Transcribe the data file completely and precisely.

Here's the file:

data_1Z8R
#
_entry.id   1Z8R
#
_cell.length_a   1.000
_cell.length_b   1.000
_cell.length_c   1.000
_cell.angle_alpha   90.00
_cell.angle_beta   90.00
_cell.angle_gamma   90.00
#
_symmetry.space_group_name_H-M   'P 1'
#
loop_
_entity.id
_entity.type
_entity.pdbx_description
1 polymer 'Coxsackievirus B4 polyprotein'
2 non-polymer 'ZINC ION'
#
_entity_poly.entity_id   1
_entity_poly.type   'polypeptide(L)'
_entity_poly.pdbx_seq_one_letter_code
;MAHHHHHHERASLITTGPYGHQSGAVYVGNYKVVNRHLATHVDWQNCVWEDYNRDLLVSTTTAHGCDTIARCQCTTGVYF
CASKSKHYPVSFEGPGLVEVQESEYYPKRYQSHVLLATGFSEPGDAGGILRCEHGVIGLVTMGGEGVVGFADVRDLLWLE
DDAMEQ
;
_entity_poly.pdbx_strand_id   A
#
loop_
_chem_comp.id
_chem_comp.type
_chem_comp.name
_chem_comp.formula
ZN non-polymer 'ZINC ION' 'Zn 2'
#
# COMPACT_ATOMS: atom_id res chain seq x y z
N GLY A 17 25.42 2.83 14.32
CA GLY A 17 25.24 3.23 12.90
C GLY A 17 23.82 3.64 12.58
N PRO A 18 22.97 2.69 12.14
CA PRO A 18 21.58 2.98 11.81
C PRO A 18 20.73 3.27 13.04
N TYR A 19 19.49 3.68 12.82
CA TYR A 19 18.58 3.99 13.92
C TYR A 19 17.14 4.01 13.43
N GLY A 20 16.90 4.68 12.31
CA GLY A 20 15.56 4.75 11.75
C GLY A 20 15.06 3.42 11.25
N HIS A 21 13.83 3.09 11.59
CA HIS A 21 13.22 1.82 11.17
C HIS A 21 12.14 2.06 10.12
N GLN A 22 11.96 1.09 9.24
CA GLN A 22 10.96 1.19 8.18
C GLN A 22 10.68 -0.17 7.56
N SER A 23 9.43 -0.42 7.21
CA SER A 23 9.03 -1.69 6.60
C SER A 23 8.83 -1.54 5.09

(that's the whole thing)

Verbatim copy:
data_1Z8R
#
_entry.id   1Z8R
#
_cell.length_a   1.000
_cell.length_b   1.000
_cell.length_c   1.000
_cell.angle_alpha   90.00
_cell.angle_beta   90.00
_cell.angle_gamma   90.00
#
_symmetry.space_group_name_H-M   'P 1'
#
loop_
_entity.id
_entity.type
_entity.pdbx_description
1 polymer 'Coxsackievirus B4 polyprotein'
2 non-polymer 'ZINC ION'
#
_entity_poly.entity_id   1
_entity_poly.type   'polypeptide(L)'
_entity_poly.pdbx_seq_one_letter_code
;MAHHHHHHERASLITTGPYGHQSGAVYVGNYKVVNRHLATHVDWQNCVWEDYNRDLLVSTTTAHGCDTIARCQCTTGVYF
CASKSKHYPVSFEGPGLVEVQESEYYPKRYQSHVLLATGFSEPGDAGGILRCEHGVIGLVTMGGEGVVGFADVRDLLWLE
DDAMEQ
;
_entity_poly.pdbx_strand_id   A
#
loop_
_chem_comp.id
_chem_comp.type
_chem_comp.name
_chem_comp.formula
ZN non-polymer 'ZINC ION' 'Zn 2'
#
# COMPACT_ATOMS: atom_id res chain seq x y z
N GLY A 17 25.42 2.83 14.32
CA GLY A 17 25.24 3.23 12.90
C GLY A 17 23.82 3.64 12.58
N PRO A 18 22.97 2.69 12.14
CA PRO A 18 21.58 2.98 11.81
C PRO A 18 20.73 3.27 13.04
N TYR A 19 19.49 3.68 12.82
CA TYR A 19 18.58 3.99 13.92
C TYR A 19 17.14 4.01 13.43
N GLY A 20 16.90 4.68 12.31
CA GLY A 20 15.56 4.75 11.75
C GLY A 20 15.06 3.42 11.25
N HIS A 21 13.83 3.09 11.59
CA HIS A 21 13.22 1.82 11.17
C HIS A 21 12.14 2.06 10.12
N GLN A 22 11.96 1.09 9.24
CA GLN A 22 10.96 1.19 8.18
C GLN A 22 10.68 -0.17 7.56
N SER A 23 9.43 -0.42 7.21
CA SER A 23 9.03 -1.69 6.60
C SER A 23 8.83 -1.54 5.09